What are Good Franchises, What are Bad Franchises?

Every time we get on line to "check out" franchises we find ourselves more confused because they all seem so enticing. The whole purpose behind franchise companies posting such compelling information on the internet is to catch the curiosity of buyers and hopefully bring more franchise owners into their system. On the surface all franchise companies appear desirable until the cover is peeled off and more important information is available for analysis. Careful due diligence means that a prospect will acquire a detailed understanding of the franchise model before making any decisions.  Two of the biggest considerations are: Does this franchise meet my lifestyle goals and does it fit into my financial plan? There are many other considerations, but my point is that you must look beyond the internet pages to find the decision making information.

An important distinction needs to be made here. A "good" franchise may be good for me but not for you. If it’s not for you, it doesn’t mean the model is bad, but rather that the model may not be compatible with your lifestyle and investment goals. So, a bad "fit" for you doesn’t mean it’s a bad franchise. It just means that it’s time to move on and find a different offering that fits your parameters. On the other hand there are "bad" franchises out there that sound good but would certainly be bad for both of us even if the "fit" did seem right. This franchise model could be contracting in the number of stores open or coming to a screeching halt in terms of new store openings. The franchise system could be failing financially as a result of obsolete product or service.   They could be in a decline that they may never recover from leaving many franchisees out to dry. How would you know this? It’s not found on the glitzy pages of the internet for sure.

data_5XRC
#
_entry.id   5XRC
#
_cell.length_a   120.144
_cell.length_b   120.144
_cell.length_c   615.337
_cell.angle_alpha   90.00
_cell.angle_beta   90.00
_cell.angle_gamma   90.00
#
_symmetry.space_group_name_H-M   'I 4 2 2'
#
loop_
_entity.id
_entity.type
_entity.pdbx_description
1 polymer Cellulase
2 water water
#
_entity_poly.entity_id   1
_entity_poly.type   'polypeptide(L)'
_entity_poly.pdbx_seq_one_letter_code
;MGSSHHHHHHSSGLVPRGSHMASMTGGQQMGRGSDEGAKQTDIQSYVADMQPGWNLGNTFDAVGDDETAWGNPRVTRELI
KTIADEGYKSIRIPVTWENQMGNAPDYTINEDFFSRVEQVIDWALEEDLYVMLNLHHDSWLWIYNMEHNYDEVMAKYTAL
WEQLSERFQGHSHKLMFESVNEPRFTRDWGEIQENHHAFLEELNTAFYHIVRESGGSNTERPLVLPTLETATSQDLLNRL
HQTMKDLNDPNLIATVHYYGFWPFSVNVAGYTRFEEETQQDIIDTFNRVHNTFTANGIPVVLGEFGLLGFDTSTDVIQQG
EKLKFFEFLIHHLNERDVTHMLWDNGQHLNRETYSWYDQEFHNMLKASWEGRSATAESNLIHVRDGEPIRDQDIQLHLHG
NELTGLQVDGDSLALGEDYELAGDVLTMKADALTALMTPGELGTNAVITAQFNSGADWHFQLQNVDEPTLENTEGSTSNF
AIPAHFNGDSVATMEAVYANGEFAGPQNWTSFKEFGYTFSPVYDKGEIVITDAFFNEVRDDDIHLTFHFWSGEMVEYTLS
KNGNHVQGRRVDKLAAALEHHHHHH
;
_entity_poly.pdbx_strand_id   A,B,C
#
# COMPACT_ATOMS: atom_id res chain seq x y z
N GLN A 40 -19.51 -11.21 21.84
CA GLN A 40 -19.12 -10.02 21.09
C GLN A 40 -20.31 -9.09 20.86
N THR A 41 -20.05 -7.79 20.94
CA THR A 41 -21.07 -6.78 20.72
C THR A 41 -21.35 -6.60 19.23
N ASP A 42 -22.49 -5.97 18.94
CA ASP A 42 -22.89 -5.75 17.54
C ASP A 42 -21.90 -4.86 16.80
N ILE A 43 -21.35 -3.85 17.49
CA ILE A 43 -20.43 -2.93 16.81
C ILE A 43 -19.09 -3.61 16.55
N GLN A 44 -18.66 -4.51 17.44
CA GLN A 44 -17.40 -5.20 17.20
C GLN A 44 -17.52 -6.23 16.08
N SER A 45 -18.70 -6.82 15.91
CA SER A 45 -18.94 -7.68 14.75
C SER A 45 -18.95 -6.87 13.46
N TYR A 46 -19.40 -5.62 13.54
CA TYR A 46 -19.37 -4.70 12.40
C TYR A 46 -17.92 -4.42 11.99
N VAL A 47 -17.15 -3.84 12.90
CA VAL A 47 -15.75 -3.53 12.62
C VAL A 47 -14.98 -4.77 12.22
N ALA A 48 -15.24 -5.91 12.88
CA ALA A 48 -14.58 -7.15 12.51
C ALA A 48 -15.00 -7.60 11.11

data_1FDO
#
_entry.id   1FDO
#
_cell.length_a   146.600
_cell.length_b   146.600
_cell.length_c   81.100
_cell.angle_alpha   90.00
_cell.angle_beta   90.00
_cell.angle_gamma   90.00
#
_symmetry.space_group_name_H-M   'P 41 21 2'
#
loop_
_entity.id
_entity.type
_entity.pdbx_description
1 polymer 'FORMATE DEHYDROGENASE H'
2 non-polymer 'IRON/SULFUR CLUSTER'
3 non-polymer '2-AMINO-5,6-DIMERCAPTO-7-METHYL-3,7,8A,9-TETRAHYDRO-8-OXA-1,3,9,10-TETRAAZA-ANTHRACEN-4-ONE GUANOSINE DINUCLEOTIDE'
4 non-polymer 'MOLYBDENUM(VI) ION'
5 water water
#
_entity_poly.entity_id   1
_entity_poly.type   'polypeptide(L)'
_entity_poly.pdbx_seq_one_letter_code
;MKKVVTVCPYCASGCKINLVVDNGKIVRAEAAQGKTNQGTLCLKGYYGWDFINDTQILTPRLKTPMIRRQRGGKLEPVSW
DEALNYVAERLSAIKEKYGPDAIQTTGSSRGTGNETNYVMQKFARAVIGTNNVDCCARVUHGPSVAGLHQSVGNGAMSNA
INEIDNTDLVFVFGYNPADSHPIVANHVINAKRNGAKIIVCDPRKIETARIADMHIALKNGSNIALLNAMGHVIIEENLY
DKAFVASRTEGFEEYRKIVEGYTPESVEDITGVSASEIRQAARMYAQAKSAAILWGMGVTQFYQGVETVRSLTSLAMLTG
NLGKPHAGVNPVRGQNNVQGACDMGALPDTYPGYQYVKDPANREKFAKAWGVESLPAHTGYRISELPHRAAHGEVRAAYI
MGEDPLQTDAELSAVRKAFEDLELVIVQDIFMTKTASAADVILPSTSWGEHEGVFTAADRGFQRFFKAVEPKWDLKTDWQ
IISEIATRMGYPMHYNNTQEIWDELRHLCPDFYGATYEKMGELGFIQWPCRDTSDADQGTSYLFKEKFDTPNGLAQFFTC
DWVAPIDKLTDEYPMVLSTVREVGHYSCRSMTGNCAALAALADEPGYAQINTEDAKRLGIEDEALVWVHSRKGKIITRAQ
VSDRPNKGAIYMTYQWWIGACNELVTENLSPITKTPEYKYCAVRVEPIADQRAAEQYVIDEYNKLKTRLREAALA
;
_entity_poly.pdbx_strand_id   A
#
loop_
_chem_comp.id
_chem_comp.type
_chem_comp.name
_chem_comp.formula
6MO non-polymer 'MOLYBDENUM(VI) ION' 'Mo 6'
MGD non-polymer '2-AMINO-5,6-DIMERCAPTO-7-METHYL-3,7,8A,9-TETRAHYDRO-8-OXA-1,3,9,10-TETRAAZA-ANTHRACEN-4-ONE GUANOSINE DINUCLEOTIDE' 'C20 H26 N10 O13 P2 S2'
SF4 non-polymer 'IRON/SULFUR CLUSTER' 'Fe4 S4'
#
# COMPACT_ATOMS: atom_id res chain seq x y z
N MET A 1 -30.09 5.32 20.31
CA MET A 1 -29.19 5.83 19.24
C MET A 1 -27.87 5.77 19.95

Franchise companies are required by Federal Law to disclose much information about the franchise model. A Franchise Disclosure Document (FDD) is required to be forwarded to every prospect before any kind of agreement is ever reached. A prospect cannot sign a franchise agreement without being properly disclosed. The FDD is updated yearly. However, it takes a professional to know what is not being disclosed and what the implication could mean for the prospect. Digging deep enough to understand the financial strength of the company is a valuable exercise. If they are not strong, you may be short changed in the support department when you need it most.

Well capitalized franchise companies have more to give back to franchisees in terms of training, support, marketing, advertising and in many other areas. Under-capitalized franchise companies can really hurt your chances for success in their system. It’s imperative to understand this landscape with every franchise model you entertain. In our next post we will talk more about selection criteria that should be used to help you through the strength / weakness analysis of a franchise brand.

Sixth in a series of 8 posts by Al McCooey, President of Summit Franchises and a franchise consultant who helps clients identify excellent fitting franchises that they will enjoy operating and have the opportunity to be highly successful at. Learn more about Al and franchising at http://www.summitfranchises.com. Next week: Franchise Selection Criteria; What’s Important?

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